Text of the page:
SHARE THIS PAGE



×
×

SHARE THIS PAGE



×
×

Breaking Beer

Have you ever felt that intense, overwhelming sensation that occurs when you’re handed a drink menu in a bar or restaurant? You think to yourself, “Holy smokes, I didn’t even know there were this many kinds of beer!” With over 20,000 different brands of beer worldwide, the simple task of ordering one can be quite

Have you ever felt that
intense, overwhelming sensation that occurs when you’re handed a drink menu in
a bar or restaurant? You think to yourself, “Holy smokes, I didn’t even know
there were this many kinds of beer!” With over 20,000 different brands of
beer worldwide
, the simple task of ordering one can be quite daunting. But never fear. Breaking
down the two basic types of beers will help you to better understand the major
differences and allow you to more easily determine what you might like.

There are two basic types of beer Ales and lagers. Generally speaking, ales
share many common characteristics with lagers, but here are a few pointers that
might help make your beer selection process a little easier.

The major difference between
the two starts with yeast. The yeast is the key differentiator that
distinguishes the ales from the lagers. Ales are most notably known for
fermenting at the top of the tank, at a hotter temperature ranging from
65-75°F. While lagers ferment more aggressively, closer to the bottom of the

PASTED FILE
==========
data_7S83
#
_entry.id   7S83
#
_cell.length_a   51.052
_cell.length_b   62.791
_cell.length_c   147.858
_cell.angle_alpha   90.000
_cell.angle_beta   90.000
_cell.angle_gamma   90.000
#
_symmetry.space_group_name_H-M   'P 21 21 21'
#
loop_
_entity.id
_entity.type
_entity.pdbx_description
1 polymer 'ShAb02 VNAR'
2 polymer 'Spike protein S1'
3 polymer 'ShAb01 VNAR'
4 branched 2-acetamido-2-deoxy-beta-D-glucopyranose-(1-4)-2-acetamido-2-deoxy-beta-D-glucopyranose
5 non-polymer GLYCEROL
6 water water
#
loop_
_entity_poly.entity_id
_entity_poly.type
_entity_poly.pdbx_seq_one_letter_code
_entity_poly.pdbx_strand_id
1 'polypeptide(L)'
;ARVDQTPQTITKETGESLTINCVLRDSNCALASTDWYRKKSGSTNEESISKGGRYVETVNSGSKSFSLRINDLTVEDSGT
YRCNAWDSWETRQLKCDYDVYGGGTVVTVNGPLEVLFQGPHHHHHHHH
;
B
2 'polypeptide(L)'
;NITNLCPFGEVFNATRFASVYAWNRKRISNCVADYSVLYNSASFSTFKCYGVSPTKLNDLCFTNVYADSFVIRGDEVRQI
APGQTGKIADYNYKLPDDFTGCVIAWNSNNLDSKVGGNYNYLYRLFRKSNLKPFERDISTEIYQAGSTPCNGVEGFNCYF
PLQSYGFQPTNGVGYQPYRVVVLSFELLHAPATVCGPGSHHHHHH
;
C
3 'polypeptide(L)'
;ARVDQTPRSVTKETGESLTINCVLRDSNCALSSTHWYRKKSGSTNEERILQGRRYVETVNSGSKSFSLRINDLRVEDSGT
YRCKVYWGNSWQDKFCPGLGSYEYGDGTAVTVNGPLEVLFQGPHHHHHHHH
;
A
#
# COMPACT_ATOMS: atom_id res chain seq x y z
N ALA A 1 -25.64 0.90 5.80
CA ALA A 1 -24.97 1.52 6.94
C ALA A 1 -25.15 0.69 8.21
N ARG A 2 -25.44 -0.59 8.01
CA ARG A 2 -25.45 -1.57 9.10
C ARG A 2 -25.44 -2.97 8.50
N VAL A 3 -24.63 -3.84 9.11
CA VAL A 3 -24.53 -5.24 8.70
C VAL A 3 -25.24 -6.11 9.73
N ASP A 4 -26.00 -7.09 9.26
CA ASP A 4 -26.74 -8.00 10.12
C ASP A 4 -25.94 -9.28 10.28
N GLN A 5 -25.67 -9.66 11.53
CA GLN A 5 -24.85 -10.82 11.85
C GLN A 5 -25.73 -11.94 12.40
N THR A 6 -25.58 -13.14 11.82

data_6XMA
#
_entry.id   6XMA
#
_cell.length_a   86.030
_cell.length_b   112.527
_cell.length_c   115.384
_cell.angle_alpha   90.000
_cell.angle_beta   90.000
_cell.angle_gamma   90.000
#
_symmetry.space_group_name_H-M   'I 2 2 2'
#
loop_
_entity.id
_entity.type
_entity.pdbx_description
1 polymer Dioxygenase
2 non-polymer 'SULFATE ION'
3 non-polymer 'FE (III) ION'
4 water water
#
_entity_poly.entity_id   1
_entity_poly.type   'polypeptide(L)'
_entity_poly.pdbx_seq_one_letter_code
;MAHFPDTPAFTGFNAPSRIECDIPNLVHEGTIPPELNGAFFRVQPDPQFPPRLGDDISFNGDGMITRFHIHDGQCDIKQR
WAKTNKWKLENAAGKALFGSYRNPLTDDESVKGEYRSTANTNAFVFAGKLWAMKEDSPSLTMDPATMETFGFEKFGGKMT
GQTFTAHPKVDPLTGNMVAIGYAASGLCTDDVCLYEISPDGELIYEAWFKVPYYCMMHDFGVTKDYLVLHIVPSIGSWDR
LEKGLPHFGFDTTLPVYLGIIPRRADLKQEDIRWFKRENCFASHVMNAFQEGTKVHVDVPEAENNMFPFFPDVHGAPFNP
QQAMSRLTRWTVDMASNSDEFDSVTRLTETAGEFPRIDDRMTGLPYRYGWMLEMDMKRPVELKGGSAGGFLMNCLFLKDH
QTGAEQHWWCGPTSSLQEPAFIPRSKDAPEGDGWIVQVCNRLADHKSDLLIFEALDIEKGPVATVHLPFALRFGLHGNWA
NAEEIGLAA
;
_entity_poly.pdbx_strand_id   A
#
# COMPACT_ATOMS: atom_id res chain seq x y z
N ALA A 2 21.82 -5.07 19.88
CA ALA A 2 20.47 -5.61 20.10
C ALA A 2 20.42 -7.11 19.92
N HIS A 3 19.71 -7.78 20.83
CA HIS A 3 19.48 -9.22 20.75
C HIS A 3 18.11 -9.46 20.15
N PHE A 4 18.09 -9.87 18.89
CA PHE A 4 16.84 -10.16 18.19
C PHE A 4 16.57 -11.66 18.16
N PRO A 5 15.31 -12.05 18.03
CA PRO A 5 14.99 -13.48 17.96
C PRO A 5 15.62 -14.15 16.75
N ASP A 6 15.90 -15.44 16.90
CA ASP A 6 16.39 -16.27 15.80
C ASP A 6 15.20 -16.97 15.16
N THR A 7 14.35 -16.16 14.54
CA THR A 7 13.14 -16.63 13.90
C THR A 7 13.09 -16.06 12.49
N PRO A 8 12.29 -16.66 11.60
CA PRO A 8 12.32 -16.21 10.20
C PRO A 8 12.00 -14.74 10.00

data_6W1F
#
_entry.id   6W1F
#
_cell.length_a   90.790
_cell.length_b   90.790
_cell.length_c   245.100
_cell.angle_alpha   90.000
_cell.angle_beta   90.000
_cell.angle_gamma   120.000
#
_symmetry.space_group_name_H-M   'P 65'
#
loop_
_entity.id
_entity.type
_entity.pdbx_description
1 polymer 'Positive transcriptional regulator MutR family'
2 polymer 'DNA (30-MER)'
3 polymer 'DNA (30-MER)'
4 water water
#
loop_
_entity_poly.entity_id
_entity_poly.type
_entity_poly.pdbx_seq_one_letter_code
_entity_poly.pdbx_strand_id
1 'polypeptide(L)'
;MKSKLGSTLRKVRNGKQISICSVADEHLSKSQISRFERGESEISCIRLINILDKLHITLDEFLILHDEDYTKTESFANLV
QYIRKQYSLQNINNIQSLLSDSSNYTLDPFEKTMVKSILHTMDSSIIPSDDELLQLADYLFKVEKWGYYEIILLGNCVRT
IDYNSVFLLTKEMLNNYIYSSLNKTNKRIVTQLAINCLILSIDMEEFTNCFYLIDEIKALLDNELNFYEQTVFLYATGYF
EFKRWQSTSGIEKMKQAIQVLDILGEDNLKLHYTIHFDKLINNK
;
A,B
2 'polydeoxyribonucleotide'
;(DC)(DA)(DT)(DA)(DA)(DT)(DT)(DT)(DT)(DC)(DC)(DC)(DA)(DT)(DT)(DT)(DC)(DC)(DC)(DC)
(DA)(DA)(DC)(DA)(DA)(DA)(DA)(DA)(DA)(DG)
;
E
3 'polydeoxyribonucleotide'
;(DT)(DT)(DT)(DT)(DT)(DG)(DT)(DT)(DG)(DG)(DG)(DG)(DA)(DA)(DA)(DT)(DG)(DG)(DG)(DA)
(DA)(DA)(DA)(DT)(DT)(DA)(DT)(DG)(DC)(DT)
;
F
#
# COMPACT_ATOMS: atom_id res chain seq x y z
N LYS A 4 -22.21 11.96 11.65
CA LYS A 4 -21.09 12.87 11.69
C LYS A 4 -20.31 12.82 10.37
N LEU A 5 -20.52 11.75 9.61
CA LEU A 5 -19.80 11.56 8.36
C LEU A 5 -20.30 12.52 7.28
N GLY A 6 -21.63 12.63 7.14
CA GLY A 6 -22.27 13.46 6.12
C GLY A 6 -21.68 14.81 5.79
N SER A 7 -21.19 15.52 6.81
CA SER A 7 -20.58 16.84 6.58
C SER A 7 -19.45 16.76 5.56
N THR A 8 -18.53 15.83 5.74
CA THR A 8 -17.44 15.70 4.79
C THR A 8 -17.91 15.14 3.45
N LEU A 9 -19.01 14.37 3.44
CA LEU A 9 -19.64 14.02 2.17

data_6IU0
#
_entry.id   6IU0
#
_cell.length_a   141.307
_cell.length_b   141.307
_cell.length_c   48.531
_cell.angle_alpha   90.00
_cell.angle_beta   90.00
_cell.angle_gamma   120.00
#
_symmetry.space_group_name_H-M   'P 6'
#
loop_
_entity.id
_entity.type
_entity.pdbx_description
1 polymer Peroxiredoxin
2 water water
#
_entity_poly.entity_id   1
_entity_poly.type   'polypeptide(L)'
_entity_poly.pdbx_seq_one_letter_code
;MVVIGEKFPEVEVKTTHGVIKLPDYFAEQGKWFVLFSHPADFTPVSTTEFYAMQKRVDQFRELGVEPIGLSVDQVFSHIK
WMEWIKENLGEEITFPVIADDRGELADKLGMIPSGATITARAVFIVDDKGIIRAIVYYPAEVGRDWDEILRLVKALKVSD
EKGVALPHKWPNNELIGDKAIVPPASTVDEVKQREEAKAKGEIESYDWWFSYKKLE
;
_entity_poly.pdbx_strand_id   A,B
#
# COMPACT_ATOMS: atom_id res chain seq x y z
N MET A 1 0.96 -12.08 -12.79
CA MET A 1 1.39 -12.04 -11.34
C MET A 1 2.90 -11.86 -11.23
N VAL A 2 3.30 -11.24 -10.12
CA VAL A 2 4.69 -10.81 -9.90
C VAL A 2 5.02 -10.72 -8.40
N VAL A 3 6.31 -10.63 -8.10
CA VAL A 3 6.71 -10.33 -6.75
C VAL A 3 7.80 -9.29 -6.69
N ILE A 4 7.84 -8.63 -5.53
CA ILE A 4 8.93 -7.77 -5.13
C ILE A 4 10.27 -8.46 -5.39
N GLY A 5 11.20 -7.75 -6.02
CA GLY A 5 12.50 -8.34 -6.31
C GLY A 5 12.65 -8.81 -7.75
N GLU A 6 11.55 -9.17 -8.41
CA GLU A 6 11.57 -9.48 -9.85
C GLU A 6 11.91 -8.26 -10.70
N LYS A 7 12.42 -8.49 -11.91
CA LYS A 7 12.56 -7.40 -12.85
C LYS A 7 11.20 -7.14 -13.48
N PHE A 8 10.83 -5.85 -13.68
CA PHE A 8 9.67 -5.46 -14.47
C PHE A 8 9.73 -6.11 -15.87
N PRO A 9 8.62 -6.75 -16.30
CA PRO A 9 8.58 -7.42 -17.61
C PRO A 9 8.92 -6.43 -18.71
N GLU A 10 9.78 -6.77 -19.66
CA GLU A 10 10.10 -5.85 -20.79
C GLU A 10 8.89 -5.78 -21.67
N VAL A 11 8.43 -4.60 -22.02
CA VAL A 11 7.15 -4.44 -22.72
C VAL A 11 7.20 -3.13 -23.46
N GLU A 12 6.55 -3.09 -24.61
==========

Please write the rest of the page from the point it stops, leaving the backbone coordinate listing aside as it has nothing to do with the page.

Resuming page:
tank at cooler temperatures, ranging from 46-55°F.

Ales tend to be complex,
flavorful beers with rich aromas and are served closer to room temperature. They
are sweet, tasty beers that range in color from pale gold to rich brown. Some
of most common styles of ales are: Amber Ale, Pale Ale, Bitter, Irish Ale,
Barley Wine, Stouts, Porter and India Pale Ale (IPA).

Lagers are clean, refreshing
beers with typically light aroma and flavor. They are well known for their
crisp, filtered taste and tend to be highly carbonated for a smooth balanced
flavor. The lager is also the most
popular style of beer
in the world, with research stating that it accounts for 90% of all beer
consumed. Some of the most common lager styles are: Bock, Dunkel, Marzen, Pale
Lager, Munich Dark Pale, Dopple Bock and Pilsner.

Become a cerevisaphile! Attending beer tastings and food pairing (link
to events page)
events are great ways to spend time with your spouse or
friends. You can learn more about your palate, your individual tastes and each
other. Exploring the vast world of beer can be educational, enlightening and
most of all, fun! Don’t be intimidated. If you don’t like it, there’s always
another one to try.

Cheers!